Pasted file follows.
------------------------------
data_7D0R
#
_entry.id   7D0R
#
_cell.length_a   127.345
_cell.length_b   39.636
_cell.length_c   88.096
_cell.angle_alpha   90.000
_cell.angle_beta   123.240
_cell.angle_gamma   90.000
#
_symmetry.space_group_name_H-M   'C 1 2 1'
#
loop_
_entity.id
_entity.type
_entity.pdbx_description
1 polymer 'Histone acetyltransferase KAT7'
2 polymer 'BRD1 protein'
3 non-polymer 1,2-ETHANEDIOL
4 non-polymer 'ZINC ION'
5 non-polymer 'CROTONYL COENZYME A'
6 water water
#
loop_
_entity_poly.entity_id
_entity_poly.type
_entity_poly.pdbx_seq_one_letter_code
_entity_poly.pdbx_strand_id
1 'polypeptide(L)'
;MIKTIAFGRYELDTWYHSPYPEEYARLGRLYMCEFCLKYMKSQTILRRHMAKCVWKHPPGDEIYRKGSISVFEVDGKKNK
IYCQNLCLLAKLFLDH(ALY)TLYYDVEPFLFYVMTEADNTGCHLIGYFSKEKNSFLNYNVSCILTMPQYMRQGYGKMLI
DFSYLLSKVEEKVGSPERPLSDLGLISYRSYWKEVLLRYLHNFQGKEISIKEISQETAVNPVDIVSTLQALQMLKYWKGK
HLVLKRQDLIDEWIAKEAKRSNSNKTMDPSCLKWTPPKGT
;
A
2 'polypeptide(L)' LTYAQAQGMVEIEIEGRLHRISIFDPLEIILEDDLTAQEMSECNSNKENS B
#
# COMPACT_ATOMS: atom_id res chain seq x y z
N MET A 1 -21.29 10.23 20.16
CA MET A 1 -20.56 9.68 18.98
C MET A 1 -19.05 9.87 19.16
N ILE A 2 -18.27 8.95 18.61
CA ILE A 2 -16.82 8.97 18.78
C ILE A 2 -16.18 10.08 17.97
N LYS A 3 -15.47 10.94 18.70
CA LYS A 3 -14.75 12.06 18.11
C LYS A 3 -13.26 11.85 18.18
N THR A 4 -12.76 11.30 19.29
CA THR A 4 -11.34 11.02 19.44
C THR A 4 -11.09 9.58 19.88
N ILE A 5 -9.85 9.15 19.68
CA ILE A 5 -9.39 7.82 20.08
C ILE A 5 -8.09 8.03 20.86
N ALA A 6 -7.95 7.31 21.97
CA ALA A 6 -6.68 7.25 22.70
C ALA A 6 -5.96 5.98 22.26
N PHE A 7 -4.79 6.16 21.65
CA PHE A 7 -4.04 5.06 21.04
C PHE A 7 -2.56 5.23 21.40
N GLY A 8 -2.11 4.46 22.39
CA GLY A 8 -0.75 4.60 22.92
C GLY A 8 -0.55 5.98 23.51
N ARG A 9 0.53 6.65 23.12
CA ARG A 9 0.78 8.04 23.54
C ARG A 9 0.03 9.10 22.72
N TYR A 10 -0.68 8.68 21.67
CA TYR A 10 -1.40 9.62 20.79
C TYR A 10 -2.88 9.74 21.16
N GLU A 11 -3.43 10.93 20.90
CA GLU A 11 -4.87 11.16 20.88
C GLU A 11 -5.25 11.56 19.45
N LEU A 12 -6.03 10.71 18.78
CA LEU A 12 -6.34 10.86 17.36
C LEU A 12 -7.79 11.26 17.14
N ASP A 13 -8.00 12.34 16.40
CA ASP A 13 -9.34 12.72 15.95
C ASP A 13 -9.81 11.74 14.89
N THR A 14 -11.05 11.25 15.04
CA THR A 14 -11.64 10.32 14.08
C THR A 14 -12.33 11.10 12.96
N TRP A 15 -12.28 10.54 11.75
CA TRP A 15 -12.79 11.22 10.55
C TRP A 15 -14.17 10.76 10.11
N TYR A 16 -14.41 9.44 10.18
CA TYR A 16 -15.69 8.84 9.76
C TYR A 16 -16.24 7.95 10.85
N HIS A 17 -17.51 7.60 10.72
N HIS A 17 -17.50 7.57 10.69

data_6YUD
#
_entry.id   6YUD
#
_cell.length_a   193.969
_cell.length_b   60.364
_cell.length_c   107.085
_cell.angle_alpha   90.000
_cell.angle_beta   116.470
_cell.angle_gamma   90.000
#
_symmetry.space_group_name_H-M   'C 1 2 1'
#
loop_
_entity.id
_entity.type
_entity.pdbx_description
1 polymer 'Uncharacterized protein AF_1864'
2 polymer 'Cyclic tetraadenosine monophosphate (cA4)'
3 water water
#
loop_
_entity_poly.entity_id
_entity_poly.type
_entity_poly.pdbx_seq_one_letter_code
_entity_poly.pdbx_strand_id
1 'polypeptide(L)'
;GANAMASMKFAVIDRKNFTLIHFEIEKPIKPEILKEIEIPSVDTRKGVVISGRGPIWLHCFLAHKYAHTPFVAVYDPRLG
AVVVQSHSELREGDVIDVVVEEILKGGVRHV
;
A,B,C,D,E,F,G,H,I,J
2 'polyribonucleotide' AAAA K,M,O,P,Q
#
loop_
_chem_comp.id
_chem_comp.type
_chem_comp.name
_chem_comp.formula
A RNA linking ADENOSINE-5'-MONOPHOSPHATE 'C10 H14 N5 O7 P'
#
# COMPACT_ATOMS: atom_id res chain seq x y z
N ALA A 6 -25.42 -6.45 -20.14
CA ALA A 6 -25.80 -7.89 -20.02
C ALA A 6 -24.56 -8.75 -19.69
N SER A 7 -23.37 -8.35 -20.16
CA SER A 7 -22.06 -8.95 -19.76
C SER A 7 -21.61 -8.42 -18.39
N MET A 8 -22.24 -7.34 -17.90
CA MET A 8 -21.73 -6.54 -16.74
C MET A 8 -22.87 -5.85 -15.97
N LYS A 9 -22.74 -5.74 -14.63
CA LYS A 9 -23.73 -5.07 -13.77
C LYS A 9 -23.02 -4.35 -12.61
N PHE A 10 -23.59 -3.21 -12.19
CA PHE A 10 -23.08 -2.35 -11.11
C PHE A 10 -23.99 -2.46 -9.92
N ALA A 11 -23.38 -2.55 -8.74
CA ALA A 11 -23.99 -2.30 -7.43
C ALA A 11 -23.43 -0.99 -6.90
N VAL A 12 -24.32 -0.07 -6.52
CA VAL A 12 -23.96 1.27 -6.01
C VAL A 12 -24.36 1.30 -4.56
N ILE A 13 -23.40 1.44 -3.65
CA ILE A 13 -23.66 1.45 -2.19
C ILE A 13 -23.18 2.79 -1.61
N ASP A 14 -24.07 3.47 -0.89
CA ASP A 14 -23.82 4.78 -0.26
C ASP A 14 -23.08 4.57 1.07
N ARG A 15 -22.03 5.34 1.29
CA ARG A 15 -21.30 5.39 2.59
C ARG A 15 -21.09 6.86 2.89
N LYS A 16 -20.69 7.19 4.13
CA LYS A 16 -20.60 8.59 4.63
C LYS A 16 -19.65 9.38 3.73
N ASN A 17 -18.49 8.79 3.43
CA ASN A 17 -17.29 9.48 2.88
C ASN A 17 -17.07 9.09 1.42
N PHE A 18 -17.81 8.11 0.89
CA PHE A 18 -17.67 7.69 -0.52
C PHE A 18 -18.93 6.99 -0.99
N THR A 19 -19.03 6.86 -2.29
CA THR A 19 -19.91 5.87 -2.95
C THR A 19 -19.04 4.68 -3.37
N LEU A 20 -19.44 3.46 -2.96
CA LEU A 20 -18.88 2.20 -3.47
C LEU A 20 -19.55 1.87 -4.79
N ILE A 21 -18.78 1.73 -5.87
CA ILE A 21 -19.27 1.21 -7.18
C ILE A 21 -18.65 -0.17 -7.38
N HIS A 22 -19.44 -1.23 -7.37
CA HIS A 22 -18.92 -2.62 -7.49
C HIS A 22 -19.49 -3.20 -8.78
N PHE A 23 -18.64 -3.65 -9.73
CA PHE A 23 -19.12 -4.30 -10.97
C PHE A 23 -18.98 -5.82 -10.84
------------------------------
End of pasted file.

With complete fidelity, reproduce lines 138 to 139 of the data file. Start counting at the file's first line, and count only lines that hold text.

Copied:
CA MET A 8 -21.73 -6.54 -16.74
C MET A 8 -22.87 -5.85 -15.97